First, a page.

ARIZONA: State Cancels Water Lease of Saudi-owned Farm

alfalfa in Arizona

PHOENIX, Arizona, October 4, 2023 (ENS) – Arizona Governor Katie Hobbs said Monday that the Arizona State Land Commission is ending leases that for years have given a Saudi-owned farm access to pump groundwater in the arid state.

Hobbs, a Democrat, said in an online post, “Today, I canceled one of Fondomonte’s Butler Valley leases and announced the State will not renew three other leases in February 2024.”

“After inspections I ordered, it became clear that Fondomonte has been operating in default of their lease since 2016. I’m taking action where my predecessor wouldn’t and holding Fondomonte accountable.”

“It’s unacceptable that they have continued to pump unchecked amounts of groundwater out of our state while in clear default on their lease,” the governor said.

“My administration has taken swift action to hold defaulting, high-volume water users accountable. And moving forward, I will continue to do everything in my power to protect Arizona’s water so we can sustainably grow for generations to come.”

Fondomonte Arizona, a subsidiary of the Saudi Arabian dairy corporation Almarai, grows alfalfa in Arizona that feeds cattle in the water-scarce Gulf kingdom.

Fondomonte told the Associated Press that it would appeal the governor’s decision to terminate its 640-acre (259-hectare) lease in Butler Valley.

In total, Fondomonte has farmed about 3,500 acres (1,416 hectares) in the desert west of Phoenix, the state’s capital city.

The violations the governor’s office found concern the company’s storage of hazardous materials, among other problems. On Monday, Hobbs’ office said that Fondomonte was notified of the violations in 2016, but an investigation in August found the company had not fixed the problems, giving the State Land Department grounds to end the lease.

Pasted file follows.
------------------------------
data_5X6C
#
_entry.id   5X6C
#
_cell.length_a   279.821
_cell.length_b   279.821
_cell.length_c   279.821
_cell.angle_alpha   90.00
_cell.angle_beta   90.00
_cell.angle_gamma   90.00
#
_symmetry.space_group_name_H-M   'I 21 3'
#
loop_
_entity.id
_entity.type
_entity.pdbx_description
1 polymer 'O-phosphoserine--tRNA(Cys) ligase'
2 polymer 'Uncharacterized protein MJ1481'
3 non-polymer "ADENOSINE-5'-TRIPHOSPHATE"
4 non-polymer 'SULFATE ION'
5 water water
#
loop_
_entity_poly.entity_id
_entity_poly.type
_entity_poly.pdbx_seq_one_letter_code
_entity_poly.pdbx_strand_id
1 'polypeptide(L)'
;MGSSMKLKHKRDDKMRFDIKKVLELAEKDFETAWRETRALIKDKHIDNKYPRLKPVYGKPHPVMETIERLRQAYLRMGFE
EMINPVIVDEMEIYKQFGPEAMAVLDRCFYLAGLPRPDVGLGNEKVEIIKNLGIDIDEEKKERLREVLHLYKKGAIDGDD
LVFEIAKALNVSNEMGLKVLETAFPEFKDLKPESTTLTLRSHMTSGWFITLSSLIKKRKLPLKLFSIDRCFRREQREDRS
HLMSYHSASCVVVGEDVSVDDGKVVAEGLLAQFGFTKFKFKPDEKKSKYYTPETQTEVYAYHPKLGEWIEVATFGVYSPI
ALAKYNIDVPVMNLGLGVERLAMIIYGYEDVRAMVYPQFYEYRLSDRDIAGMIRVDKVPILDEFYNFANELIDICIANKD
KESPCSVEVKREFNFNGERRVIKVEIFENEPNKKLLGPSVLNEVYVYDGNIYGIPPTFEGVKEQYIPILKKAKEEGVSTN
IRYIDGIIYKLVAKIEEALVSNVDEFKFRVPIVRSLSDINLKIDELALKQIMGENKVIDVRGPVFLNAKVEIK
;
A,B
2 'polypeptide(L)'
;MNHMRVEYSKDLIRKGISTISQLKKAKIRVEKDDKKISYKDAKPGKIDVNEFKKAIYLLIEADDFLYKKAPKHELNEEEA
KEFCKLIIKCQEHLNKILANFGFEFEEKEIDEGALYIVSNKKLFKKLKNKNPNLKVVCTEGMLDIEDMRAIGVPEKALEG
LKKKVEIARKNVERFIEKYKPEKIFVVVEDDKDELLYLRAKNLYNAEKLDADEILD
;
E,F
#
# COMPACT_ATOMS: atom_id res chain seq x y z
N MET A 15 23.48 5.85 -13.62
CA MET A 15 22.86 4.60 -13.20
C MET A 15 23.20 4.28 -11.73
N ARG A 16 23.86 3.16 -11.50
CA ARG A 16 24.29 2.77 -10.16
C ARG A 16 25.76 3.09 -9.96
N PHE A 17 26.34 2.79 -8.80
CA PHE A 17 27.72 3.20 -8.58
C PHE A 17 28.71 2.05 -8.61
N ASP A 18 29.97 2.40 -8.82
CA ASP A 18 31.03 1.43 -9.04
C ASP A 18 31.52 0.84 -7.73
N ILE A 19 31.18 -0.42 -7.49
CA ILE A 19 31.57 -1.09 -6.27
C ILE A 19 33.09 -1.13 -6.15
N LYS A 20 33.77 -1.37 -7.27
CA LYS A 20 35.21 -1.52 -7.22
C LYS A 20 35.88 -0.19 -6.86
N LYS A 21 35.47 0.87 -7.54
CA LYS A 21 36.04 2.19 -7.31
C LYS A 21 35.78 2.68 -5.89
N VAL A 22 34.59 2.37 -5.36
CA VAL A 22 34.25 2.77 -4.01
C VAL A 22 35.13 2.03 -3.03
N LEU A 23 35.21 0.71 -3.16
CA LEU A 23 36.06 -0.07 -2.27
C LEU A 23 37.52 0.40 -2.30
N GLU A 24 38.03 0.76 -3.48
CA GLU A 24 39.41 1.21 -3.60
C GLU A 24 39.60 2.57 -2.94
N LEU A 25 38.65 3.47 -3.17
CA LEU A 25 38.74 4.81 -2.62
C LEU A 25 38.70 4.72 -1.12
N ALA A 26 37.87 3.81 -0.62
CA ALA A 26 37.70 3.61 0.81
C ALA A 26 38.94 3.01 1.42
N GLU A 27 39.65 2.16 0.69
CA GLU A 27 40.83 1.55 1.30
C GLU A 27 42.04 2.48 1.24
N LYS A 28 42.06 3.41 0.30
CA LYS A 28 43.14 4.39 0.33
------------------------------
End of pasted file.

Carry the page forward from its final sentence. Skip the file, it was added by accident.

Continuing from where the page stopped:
The Arizona governor’s office said the State Land Department, which manages land owned by the state, decided not to renew the three other leases the company has in Butler Valley due to the “excessive amounts of water being pumped from the land – free of charge.”

The Colorado River as it runs through Arizona. (Photo courtesy USGS)

The 4.7 million Phoenix residents get their drinking water from five main sources: the Colorado, Salt and Verde rivers, groundwater and reclaimed water. The vast majority comes from the rivers: the Salt and Verde contribute 52 percent, and the Colorado River 38 percent. Reclaimed water accounts for 8 percent of the city’s water supply, and groundwater the remaining 2 percent.

Arizona Attorney General Kris Mayes is pleased with the decision. “I commend Governor Hobbs for taking action against Fondomonte’s default on their Butler Valley lease in Western Arizona, and for deciding to not renew the company’s additional Butler Valley leases. This decision to protect Arizona’s precious groundwater resources and uphold the integrity of our state land trust is a good step in the right direction for the future of Arizona. However, we must take additional steps to urgently protect Arizona’s water resources – especially in rural Arizona.”

The Arizona Attorney General’s Office worked closely with Governor Hobbs’ administration on these inspections, which confirmed what we have suspected – Fondomonte has been in violation of its leases for many years,” Mayes said.

“And while today’s announcement is commendable, it should have been taken by state government much earlier,” she said. “The failure to act sooner underscores the need for greater oversight and accountability in the management of our state’s most vital resource.”

“It has been long evident to Arizonans across our state that these leases never should have been signed in the first place. The decision by the prior administration to allow foreign corporations to stick straws in the ground and pump unlimited amounts of groundwater to export alfalfa is scandalous,” said the attorney general.

Featured image: An alfalfa field in Arizona (Photo courtesy Arizona Farm Bureau)

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